Fingal council says it would be hard for it to support DAA car park plans

Dublin airport operator wants to supply 950 spaces

Cars parked at Dublin Airport. Fingal County Council has told Dublin airport operator DAA that it would be hard for it to support additional parking for existing airport staff. Photograph:Collins Photo

Fingal County Council has told Dublin airport operator DAA that it would be hard for it to support additional parking for existing airport staff in response to the operator’s plans for a 950-space car park.

As part of pre-planning consultations with the planning authority, the council told the operator that it would be hard to support the planning application “due to recent national policy shifts towards a greater emphasis on public and sustainable transport modes and a shift away from private car use”.

The council said that the staff car park proposal was contrary to some of the development objectives contained in the Fingal development plan and local area plan and that, as a result, the council considered the proposal to be a material contravention of those plans.

In the pre-planning consultations, the planning authority also advised that the justification for the proposed car parking spaces as being replacement parking spaces “was not strong enough to support the proposed quantum of parking”.


In the planning application lodged with the council earlier this month, DAA was seeking planning permission for a westwards extension of the existing Holiday Blue long-term car-park for the additional 950 “airport staff car parking spaces”.

In response to the council concerns at pre-planning stages, the airport operator’s representatives told the council that the proposed car-park was “the minimum number of staff car parking spaces required to meet existing demand”.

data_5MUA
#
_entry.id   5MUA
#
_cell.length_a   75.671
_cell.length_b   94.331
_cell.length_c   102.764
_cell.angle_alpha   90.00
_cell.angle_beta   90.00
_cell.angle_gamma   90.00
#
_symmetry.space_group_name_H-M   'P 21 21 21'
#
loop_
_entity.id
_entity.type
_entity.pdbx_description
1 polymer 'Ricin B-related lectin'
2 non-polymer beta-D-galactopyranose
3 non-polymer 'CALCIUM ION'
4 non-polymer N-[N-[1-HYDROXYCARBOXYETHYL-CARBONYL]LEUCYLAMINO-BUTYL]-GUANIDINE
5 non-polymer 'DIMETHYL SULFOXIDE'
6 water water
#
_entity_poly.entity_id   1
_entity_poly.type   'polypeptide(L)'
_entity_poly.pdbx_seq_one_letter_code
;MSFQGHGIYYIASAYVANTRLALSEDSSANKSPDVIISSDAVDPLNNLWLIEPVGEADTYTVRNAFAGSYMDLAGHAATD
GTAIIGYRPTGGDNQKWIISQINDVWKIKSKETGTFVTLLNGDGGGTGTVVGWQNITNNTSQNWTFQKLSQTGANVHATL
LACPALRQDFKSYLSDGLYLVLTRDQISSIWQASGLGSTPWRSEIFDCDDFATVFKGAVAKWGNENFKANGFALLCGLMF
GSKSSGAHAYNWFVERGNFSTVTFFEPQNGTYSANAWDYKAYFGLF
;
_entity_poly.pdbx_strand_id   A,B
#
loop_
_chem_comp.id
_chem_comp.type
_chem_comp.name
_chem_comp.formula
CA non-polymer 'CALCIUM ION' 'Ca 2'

The Dublin airport operator stressed that what was proposed was “not additional car parking, but will support existing airport staff car parking, which remains an essential requirement of airport operations”.

The exchanges between the council and the operator were contained in a 32-page planning report lodged with the application by planning consultants Coakley O’Neill acting for the DAA.

In the report, Coakley O’Neill said that over the past decade as Dublin Airport has grown, several locations occupied by airport staff car parks have been consumed by other developments.

The report said that this was predicted to continue to be the case as Dublin airport developed and would “require airport staff parking to be reinstalled elsewhere to cater for this displacement and to help alleviate congestion within the central campus”.

The report added that the loss of airport staff car parking spaces due to displacement was “putting significant pressure on the management of remaining parking assets and airport operations”.